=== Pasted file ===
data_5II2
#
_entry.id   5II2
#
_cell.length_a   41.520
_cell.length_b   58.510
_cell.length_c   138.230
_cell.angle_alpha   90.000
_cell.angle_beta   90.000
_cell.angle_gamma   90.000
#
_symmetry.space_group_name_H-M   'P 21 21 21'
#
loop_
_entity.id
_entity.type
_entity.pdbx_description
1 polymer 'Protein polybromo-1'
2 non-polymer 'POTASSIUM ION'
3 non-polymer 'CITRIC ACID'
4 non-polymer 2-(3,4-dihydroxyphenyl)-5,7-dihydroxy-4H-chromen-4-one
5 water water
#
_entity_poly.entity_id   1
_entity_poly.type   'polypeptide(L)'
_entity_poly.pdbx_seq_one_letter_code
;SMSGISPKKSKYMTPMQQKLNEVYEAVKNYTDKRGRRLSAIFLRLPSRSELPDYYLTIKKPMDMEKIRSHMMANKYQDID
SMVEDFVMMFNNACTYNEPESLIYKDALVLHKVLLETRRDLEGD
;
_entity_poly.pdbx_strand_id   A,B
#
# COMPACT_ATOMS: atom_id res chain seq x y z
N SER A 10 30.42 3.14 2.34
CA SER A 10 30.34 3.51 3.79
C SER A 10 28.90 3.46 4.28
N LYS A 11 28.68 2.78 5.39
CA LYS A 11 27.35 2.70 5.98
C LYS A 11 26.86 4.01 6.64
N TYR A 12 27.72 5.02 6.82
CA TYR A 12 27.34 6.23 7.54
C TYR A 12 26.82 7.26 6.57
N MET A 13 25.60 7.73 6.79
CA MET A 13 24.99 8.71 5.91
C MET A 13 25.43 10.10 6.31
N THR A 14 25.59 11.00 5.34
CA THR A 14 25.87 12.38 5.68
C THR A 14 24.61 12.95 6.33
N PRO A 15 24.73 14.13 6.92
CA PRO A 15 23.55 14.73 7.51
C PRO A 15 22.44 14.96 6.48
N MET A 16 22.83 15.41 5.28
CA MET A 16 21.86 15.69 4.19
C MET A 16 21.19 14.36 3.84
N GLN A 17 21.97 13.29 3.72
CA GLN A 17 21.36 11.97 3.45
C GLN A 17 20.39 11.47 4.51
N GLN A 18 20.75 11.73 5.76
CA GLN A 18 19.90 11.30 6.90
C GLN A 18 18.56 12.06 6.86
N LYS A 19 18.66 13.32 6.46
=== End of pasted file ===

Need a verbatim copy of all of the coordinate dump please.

data_5II2
#
_entry.id   5II2
#
_cell.length_a   41.520
_cell.length_b   58.510
_cell.length_c   138.230
_cell.angle_alpha   90.000
_cell.angle_beta   90.000
_cell.angle_gamma   90.000
#
_symmetry.space_group_name_H-M   'P 21 21 21'
#
loop_
_entity.id
_entity.type
_entity.pdbx_description
1 polymer 'Protein polybromo-1'
2 non-polymer 'POTASSIUM ION'
3 non-polymer 'CITRIC ACID'
4 non-polymer 2-(3,4-dihydroxyphenyl)-5,7-dihydroxy-4H-chromen-4-one
5 water water
#
_entity_poly.entity_id   1
_entity_poly.type   'polypeptide(L)'
_entity_poly.pdbx_seq_one_letter_code
;SMSGISPKKSKYMTPMQQKLNEVYEAVKNYTDKRGRRLSAIFLRLPSRSELPDYYLTIKKPMDMEKIRSHMMANKYQDID
SMVEDFVMMFNNACTYNEPESLIYKDALVLHKVLLETRRDLEGD
;
_entity_poly.pdbx_strand_id   A,B
#
# COMPACT_ATOMS: atom_id res chain seq x y z
N SER A 10 30.42 3.14 2.34
CA SER A 10 30.34 3.51 3.79
C SER A 10 28.90 3.46 4.28
N LYS A 11 28.68 2.78 5.39
CA LYS A 11 27.35 2.70 5.98
C LYS A 11 26.86 4.01 6.64
N TYR A 12 27.72 5.02 6.82
CA TYR A 12 27.34 6.23 7.54
C TYR A 12 26.82 7.26 6.57
N MET A 13 25.60 7.73 6.79
CA MET A 13 24.99 8.71 5.91
C MET A 13 25.43 10.10 6.31
N THR A 14 25.59 11.00 5.34
CA THR A 14 25.87 12.38 5.68
C THR A 14 24.61 12.95 6.33
N PRO A 15 24.73 14.13 6.92
CA PRO A 15 23.55 14.73 7.51
C PRO A 15 22.44 14.96 6.48
N MET A 16 22.83 15.41 5.28
CA MET A 16 21.86 15.69 4.19
C MET A 16 21.19 14.36 3.84
N GLN A 17 21.97 13.29 3.72
CA GLN A 17 21.36 11.97 3.45
C GLN A 17 20.39 11.47 4.51
N GLN A 18 20.75 11.73 5.76
CA GLN A 18 19.90 11.30 6.90
C GLN A 18 18.56 12.06 6.86
N LYS A 19 18.66 13.32 6.46